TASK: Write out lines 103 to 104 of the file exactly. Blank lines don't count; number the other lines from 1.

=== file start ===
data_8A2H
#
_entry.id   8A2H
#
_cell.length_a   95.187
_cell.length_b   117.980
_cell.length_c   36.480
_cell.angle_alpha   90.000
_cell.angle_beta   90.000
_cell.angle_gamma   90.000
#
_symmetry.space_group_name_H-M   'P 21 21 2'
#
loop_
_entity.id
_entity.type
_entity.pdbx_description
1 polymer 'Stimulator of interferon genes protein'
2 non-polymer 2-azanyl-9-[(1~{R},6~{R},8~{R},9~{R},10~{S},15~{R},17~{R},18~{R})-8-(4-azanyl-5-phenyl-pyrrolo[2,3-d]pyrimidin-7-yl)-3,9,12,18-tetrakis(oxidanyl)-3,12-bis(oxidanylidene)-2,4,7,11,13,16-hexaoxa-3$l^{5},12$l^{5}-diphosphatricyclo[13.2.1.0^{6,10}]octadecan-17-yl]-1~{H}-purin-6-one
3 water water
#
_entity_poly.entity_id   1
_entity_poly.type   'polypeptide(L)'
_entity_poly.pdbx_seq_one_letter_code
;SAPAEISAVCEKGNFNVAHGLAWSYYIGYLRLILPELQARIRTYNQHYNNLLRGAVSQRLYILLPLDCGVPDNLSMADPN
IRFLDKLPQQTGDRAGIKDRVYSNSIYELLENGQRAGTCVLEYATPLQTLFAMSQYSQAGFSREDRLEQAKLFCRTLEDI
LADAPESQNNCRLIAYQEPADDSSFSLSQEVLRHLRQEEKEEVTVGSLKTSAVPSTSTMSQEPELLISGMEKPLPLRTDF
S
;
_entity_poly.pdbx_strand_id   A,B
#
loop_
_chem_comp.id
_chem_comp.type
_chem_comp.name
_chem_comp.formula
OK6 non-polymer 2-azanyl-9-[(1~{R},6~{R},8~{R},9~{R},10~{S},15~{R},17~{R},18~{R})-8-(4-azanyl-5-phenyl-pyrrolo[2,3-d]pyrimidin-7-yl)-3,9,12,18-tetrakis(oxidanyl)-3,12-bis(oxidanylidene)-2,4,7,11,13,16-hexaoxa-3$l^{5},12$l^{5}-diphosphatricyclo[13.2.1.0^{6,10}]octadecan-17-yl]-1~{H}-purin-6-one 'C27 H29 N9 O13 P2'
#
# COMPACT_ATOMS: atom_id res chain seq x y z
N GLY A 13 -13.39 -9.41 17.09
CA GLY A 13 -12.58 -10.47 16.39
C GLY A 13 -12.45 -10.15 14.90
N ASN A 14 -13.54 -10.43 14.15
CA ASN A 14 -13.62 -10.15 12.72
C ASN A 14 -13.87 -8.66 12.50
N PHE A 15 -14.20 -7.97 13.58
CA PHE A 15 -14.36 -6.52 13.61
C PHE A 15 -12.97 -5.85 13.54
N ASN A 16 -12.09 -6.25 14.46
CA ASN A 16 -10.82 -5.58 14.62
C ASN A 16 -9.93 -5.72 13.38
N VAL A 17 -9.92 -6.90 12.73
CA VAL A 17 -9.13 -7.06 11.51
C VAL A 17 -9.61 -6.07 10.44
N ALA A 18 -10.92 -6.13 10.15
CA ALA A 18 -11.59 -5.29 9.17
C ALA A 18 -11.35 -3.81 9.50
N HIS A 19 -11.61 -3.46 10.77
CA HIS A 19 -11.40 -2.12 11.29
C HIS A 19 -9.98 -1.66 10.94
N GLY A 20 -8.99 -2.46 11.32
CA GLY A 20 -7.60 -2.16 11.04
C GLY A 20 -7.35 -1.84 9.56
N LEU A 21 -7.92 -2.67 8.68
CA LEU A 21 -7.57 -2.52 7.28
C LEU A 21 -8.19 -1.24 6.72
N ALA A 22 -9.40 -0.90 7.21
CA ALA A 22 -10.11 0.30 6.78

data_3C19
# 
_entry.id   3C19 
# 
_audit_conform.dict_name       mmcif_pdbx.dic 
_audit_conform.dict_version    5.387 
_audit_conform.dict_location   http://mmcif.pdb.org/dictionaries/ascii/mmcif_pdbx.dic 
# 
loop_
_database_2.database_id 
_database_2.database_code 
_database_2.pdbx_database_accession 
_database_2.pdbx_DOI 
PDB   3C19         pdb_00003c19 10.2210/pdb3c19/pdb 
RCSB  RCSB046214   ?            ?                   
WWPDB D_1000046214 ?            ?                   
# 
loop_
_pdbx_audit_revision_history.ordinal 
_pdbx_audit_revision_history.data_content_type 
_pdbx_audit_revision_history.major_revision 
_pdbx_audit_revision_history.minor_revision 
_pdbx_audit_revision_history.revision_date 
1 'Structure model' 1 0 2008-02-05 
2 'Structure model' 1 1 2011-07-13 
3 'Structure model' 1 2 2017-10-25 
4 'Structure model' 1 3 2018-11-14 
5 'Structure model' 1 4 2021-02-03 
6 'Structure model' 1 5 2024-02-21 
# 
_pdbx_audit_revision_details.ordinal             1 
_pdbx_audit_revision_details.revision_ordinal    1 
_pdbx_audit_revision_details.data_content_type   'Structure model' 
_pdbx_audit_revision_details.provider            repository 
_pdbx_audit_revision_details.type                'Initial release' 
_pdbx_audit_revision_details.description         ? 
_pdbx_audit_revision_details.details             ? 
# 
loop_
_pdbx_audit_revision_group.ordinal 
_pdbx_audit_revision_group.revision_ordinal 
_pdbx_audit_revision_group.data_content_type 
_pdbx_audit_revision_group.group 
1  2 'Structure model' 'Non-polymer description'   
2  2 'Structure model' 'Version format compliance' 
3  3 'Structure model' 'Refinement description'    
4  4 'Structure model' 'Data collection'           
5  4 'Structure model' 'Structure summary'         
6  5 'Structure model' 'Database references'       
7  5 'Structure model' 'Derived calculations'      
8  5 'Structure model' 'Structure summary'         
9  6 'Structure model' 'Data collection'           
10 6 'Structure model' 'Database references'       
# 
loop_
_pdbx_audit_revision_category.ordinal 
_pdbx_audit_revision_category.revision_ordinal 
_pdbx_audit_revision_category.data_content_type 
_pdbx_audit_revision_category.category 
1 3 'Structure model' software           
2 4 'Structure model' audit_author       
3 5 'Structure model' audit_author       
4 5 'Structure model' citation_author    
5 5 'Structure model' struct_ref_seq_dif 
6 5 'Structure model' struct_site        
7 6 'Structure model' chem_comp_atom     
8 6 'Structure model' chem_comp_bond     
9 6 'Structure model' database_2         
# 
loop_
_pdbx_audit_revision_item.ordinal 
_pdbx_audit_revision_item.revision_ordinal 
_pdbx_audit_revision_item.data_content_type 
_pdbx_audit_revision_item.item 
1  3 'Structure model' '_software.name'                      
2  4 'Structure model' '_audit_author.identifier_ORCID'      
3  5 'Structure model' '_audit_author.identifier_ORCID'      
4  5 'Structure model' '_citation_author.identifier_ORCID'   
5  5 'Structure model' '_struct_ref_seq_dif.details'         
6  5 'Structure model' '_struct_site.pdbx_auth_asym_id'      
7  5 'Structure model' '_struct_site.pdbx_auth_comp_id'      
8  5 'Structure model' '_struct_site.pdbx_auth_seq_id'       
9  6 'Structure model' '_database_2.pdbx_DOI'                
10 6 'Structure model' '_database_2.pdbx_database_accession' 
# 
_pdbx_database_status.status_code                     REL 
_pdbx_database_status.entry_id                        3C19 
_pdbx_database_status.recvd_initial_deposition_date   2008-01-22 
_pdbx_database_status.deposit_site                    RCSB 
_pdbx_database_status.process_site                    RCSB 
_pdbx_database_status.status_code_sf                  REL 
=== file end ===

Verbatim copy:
_pdbx_audit_revision_details.type                'Initial release' 
_pdbx_audit_revision_details.description         ? 